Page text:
Resurgence 2023
May 21, 2023
Walter Pyramid
Long Beach, California, USA

Watch: NJPW World

New Japan Pro Wrestling returned to the Walter Pyramid in Long Beach, California, for the first time in almost four years this past Sunday (May 21st) for Resurgence, a show headlined by a four-woman tournament to crown the first NJPW STRONG Women’s Champion.

Interestingly, Resurgence was not on FITE but was instead a NJPW World PPV. US shows might have been sold like that in the past, but as far as my memory serves, this was the first time that I, as someone in the UK, have purchased a US-based show on World. 

Whether it was the first time or not, the audio and video quality was a step up. Commentary was provided by Ian Riccaboni, Veda Scott, and Alex Kozlov. 

Resurgence Kick-off
The DKC def. Bateman

Either the merch line queues were swamped, or they only opened the Walter Pyramid doors shortly before the first bell of this match because there was essentially no one in the crowd for this.

The work was fine and told a decent story of The DKC getting his first NJPW win over someone that wasn’t a Young Lion, but the lack of atmosphere hurt my investment and enjoyment a fair bit. **1/2

Resurgence Kick-off
Alex Coughlin def. Christopher Daniels

A solid gentleman’s three to wrap up the kick-off show, giving Alex Coughlin a decent win ahead of his ROH Pure title challenge against Katsuyori Shibata.

Daniels, who recently celebrated 30 years as an active wrestler, worked over Coughlin’s neck for a lot of the match before ‘The Android’ made a comeback with a slew of power moves and eventually sealed victory with a lovely Jackhammer. ***

Barbaro Cavernario & Virus def. TMDK (Zack Sabre Jnr & Bad Dude Tito)

I cannot stress enough how much I love the energy of TMDK under the leadership of Zack Sabre Jr. They’re just the best.

Sabre and Bad Did Tito were both great in very different ways in a tremendously fun opener. On one hand, you had these intricate grappling exchanges between ZSJ and Virus, and on the other, you had two bulls in Barbaro Cavernario and Tito just running into each other.

The finish was shocking and greatly threw off the crowd, but I thought it was great. I had assumed that TMDK would be going over, given that the CMLL representatives aren’t a regular team, but they zagged the other way, with Cavernario snagging a quick tap from Tito after transitioning from a Lungblower into a rear choke. ***1/2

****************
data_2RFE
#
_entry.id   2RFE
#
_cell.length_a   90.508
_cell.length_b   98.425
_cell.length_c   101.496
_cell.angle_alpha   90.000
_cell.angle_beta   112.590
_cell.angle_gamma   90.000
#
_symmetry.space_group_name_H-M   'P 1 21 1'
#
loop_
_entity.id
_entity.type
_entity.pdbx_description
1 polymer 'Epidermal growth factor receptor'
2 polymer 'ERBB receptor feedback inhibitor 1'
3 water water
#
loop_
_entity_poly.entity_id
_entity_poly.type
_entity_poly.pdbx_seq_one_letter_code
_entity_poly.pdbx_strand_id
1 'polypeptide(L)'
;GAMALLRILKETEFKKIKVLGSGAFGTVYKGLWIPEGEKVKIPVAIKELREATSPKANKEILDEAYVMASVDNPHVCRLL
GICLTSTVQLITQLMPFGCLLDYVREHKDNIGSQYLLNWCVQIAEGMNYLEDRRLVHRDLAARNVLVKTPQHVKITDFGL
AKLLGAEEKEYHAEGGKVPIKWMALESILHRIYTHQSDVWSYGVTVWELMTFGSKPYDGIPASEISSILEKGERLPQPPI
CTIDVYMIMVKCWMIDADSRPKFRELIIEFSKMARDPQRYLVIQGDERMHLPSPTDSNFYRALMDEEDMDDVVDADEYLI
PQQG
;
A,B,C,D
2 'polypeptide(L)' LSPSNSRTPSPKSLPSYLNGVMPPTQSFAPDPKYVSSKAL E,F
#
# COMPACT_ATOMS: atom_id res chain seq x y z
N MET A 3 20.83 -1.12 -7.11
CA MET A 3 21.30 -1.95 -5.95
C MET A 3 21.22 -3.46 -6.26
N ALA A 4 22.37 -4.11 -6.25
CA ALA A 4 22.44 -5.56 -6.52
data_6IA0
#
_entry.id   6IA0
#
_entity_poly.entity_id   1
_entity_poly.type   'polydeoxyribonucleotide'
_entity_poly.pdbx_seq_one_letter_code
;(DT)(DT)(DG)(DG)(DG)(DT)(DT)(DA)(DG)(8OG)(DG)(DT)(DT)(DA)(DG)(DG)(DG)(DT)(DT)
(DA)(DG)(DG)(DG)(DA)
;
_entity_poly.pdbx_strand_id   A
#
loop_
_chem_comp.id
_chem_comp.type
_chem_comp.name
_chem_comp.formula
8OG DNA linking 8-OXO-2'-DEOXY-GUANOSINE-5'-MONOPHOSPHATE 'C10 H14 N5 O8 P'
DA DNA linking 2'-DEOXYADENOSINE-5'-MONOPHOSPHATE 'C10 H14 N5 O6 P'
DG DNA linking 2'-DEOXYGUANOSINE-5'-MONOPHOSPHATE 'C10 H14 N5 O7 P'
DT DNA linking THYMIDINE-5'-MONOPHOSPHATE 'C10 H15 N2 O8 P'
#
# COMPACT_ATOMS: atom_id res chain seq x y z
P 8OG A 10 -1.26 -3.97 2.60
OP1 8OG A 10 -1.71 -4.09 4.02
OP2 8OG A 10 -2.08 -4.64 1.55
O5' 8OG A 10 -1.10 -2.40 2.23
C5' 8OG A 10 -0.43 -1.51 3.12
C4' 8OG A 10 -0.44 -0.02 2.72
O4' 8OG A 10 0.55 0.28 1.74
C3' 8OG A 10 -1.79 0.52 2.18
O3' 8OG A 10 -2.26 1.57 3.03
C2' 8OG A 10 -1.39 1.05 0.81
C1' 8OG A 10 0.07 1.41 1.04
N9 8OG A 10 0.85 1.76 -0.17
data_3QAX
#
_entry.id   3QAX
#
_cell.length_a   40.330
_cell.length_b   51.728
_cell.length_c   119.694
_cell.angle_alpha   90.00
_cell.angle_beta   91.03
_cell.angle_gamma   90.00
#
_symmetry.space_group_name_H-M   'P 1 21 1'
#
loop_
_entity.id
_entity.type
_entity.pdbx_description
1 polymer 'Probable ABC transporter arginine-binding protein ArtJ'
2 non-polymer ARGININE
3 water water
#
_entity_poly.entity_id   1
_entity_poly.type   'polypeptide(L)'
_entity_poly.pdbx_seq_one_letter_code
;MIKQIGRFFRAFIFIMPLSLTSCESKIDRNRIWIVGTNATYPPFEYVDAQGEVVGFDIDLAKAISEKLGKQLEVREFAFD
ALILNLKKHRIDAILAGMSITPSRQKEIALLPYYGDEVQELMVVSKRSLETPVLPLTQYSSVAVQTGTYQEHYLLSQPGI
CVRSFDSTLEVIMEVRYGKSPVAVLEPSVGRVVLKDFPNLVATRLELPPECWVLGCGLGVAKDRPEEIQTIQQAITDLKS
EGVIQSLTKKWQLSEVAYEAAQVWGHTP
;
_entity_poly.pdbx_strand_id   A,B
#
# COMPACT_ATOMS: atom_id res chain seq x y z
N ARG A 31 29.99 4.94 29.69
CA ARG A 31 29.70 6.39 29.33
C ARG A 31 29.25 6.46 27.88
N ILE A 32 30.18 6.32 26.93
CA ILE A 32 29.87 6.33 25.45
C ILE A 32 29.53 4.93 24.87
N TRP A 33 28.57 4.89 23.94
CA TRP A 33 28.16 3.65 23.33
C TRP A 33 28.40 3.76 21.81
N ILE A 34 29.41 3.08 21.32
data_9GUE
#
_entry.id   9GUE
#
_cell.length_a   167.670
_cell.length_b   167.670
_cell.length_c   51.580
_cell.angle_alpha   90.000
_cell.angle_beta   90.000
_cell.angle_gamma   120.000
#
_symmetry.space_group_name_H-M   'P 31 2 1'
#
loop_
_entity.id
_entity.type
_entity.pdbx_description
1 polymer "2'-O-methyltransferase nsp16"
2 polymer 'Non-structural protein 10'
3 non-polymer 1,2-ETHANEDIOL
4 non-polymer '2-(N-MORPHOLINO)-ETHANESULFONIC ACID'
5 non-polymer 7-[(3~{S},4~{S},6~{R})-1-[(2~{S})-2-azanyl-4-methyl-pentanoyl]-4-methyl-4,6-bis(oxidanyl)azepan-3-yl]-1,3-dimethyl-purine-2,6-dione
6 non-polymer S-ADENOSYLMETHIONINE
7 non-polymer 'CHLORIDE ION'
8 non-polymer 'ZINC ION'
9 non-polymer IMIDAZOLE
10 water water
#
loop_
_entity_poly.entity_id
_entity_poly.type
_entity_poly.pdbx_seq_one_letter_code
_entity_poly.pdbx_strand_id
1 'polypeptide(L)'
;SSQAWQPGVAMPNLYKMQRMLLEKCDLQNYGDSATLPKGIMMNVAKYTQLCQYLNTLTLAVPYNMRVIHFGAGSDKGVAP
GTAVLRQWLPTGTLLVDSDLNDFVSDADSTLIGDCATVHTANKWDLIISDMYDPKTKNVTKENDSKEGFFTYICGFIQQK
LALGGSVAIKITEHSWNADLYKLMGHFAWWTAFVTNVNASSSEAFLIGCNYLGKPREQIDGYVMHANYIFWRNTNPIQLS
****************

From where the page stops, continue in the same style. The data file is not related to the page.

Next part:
Post-match, they teased Sabre defending his NJPW World TV title against Virus, which I can absolutely get behind. 

NJPW STRONG Women’s Championship Tournament Semi-Final
Mercedes Moné def. Stephanie Vaquer

Mercedes Moné was over big with the Long Beach crowd, as expected. When all was said and done, I felt she delivered the best performance of her New Japan run.

It’s a very similar sentiment for Stephanie Vaquer, someone I hadn’t seen work before this show but who absolutely blew me away with her performance. She was smooth, slick and all of her offense looked nasty – the spot where she locked in an armbar over the ropes so deep that Moné was basically half out of the ring was brilliant.

My rating might be a bit high, but I thought this was an excellent, tightly-paced match that left me wanting even more. ****

NJPW STRONG Women’s Championship Tournament Semi-Final
Willow Nightingale def. Momo Kohgo

Although this didn’t peak as high as the other semi-final, these two women still had a pretty entertaining match over the course of about nine-and-a-half minutes. 

Like Vaquer, I’d not seen Momo Kohgo wrestle before this show. All in all, I thought she had a good showing; while her strikes looked weak, her bigger spots, like the Fisherman’s Suplex and Crucifix Bomb, came across well and drew great reactions from the live crowd. 

Willow eventually proved too much and put her away for the three with the Babe with the Powerbomb. ***1/4

Street Fight
Juice Robinson def. Fred Rosser

What a long, overbooked mess.

Things started well enough, with Rosser and Robinson brawling on the outside with the intensity you’d expect of what has been a pretty personal feud. Likewise, I had no issue in principle with Toni Storm getting involved in the finish given her importance to the story. 

My issue is that this match had no idea what it was supposed to be and distorted the face/heel dynamics, making it very hard to engage with.

Rosser, the babyface, spent so long in control that you had Ian Riccaboni on commentary saying that he’d gone too far and Robinson was no longer able to defend himself properly. I thought, perhaps, that this would be a tool to turn Rosser, and I would have had no problem with that.

Toni Storm’s initial interference and Rosser initially blocking the low blow by wearing a cup cemented him back as a babyface. That was until he then tried to kiss her. Ignoring for a second the fact Rosser is gay, forcing himself on the partner of his opponent is the sort of heel tactic you’d have expected to see a few decades ago. 

Like the booking, the finish ended up quite wonky as Robinson tried to spear Rosser through the door, but it ended up more of a tangled, mangled cannonball that he followed up with a front DDT on a chair.

There was a good match somewhere, but it went on for far too long, and the execution left an awful lot to be desired. *